Interview with Sandra Nikolai, author of Icy Silence

Icy Silence_SNikolai

I love finding new to me authors and so it is with great pleasure that I’m interviewing Sandra Nikolai on Linda’s Book Bag today and finding out all about the latest book in her Megan Scott/Michael Elliott series, Icy Silence Icy Silence is available for purchase along with Sandra’s other books on Amazon UK and Amazon US.

An Interview with Sandra Nikolai

Hi Sandra. Thank you so much for agreeing to answer some questions on my blog about your book ‘Icy Silence’.

Hello, Linda. Thank you for inviting me to your blog today. I’m thrilled to be here.

Firstly, please could you tell readers a little about yourself?

I’m Canadian, born and educated in Montreal. I graduated from McGill University and followed a winding career path in sales, finance and high tech. With my husband’s encouragement, I took an early retirement and finally sat down to do what I’d wanted to do for so long—write mysteries.

When did you first realise you were going to be a writer?

As a child, I fell in love with the magical world of stories. My interest in books spanned various genres over time, though mysteries remained my favourite—triggered in part by the Nancy Drew Mystery series. I secretly aspired to be a writer ever since I can recall, but logic dictated that I had to pursue more practical means of earning wages to help pay the bills. With the arrival of the Internet and expansion of social media, I grabbed the opportunity to fulfil my dream. I began to write short stories and submitted them to publications. I was successful in getting a string of short stories published and earned several awards, which motivated me to write novels.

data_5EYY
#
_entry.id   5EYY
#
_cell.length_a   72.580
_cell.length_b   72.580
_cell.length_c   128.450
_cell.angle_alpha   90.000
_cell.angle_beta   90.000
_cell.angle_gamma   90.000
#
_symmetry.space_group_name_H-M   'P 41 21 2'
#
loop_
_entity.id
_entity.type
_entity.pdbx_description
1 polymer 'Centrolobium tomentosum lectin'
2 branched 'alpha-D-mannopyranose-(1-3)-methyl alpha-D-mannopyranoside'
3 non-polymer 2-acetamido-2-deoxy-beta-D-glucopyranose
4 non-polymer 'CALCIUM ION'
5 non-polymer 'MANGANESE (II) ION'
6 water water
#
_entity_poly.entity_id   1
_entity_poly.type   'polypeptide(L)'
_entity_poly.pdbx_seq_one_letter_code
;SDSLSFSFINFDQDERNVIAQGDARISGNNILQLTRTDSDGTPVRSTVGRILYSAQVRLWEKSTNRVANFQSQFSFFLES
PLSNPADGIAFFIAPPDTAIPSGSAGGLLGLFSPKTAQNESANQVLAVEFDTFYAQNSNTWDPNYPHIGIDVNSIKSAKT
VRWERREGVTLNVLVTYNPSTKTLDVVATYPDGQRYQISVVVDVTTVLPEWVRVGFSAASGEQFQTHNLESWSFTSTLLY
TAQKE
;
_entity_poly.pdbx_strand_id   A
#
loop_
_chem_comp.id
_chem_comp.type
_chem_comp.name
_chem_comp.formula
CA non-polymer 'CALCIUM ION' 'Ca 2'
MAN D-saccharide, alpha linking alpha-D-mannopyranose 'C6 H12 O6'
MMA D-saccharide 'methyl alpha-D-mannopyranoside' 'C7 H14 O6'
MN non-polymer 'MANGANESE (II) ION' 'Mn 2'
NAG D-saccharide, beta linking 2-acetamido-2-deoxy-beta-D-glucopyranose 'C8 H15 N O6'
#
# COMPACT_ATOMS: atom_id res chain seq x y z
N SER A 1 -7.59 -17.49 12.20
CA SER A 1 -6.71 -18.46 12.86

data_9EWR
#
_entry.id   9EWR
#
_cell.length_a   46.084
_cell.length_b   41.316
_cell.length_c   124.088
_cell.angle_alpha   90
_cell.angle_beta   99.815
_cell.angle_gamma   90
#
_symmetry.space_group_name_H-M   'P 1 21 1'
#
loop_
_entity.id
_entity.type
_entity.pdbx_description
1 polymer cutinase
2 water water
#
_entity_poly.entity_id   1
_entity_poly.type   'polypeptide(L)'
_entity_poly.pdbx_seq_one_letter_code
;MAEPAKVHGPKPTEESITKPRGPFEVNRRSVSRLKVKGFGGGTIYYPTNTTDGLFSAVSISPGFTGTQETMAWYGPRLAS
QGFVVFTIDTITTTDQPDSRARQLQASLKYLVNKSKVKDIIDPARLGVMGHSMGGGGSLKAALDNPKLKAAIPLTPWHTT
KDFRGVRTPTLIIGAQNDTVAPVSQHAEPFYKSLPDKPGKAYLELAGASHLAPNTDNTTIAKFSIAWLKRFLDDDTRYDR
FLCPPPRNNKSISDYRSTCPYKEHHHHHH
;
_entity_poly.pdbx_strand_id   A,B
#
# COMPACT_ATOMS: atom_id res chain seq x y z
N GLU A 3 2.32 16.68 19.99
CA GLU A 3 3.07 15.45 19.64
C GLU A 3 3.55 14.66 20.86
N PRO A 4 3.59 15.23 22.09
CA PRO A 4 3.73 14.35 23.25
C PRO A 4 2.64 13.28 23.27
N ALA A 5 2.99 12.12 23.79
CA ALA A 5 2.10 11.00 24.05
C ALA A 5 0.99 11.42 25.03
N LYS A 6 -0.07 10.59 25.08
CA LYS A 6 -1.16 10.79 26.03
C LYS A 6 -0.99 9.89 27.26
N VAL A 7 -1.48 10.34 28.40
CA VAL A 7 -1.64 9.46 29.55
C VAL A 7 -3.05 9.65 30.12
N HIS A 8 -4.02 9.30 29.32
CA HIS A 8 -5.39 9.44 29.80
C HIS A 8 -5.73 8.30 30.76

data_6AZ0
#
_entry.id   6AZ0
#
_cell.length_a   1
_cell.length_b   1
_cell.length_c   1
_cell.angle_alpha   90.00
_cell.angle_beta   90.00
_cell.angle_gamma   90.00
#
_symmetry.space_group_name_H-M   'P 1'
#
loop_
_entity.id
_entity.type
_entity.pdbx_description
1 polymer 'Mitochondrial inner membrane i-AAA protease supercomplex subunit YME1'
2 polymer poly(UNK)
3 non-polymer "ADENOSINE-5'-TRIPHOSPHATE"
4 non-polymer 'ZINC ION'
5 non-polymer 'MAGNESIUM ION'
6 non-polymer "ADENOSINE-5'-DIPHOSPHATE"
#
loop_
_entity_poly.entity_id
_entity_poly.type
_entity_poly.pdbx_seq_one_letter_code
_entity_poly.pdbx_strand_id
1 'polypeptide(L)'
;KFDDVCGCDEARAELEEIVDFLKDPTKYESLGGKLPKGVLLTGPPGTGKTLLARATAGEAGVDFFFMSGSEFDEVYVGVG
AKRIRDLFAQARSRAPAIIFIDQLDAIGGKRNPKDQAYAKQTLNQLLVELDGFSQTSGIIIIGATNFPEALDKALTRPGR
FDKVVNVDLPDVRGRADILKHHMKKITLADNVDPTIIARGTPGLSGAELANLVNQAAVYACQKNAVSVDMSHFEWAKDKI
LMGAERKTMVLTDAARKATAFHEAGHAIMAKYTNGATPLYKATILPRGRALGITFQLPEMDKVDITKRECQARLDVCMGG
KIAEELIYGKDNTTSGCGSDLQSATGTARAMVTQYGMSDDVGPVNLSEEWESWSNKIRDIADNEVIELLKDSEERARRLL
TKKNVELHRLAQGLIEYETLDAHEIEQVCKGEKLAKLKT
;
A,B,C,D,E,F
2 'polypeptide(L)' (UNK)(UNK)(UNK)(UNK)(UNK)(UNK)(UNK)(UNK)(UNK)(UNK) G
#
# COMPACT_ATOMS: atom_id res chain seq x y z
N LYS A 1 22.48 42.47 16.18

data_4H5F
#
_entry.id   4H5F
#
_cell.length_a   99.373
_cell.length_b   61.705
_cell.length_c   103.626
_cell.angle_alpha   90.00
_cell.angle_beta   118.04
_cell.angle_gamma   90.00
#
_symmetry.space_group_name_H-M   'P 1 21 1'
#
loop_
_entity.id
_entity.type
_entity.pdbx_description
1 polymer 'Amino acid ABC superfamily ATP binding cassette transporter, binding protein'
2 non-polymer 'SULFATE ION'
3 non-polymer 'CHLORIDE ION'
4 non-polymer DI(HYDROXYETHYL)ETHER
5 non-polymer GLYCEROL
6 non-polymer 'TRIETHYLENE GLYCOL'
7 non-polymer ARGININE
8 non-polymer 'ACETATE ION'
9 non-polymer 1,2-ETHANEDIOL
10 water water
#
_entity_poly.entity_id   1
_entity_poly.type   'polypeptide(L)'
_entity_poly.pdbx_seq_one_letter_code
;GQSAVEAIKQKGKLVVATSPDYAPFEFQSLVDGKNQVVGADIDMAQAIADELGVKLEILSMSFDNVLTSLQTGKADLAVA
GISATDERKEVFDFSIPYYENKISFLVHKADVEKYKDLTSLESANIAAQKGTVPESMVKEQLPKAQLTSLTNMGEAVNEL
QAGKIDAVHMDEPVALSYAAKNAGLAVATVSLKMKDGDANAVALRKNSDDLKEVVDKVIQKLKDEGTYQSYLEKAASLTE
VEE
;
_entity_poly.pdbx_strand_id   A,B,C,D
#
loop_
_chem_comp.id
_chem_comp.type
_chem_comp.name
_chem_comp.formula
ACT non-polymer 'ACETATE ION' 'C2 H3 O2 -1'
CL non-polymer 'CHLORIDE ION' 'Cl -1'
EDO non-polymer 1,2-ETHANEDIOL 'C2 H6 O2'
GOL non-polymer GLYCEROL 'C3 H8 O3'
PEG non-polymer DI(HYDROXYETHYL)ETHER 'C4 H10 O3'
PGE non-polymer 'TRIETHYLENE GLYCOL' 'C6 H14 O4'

If you hadn’t become an author, what would you have done instead as a creative outlet?

I love the written word, so maybe I would have taught literature or worked as an editor.

How do you go about researching detail and ensuring your books are realistic?

I research the material for my settings to make sure they’re as realistic as possible, though in many instances, I’ll blend different settings and use fictitious names. Since I write mysteries, I ensure that ordinary characters experience extraordinary events in my stories. As in real life, nothing is more shocking than finding out that something horrendous has happened to someone you know or to a neighbour who lives on your street.

I know you also write short stories. How does that differ from writing novels and which do you prefer?

The plot in a novel offers more leeway when it comes to building a world where characters can develop and interact. Readers tell me they enjoy getting to know the characters and love to follow them through a series. I value my readership. Their feedback is priceless! Although it takes more time and research, I have to admit I prefer working on a novel.

Which aspects of your writing do you find easiest and most difficult?

I’ll start with the most difficult aspect first: the plot outline. I’ve tried writing without one, but I didn’t have much success. I need to visualize the storyline from start to finish, and I can accomplish that task best if I set up an outline first. It’s hard work but worth it in the end. The easiest aspect of writing is dropping my characters into threatening situations. It’s the most fun too! (Cue evil laugh here.)

What are your writing routines and where do you do most of your writing?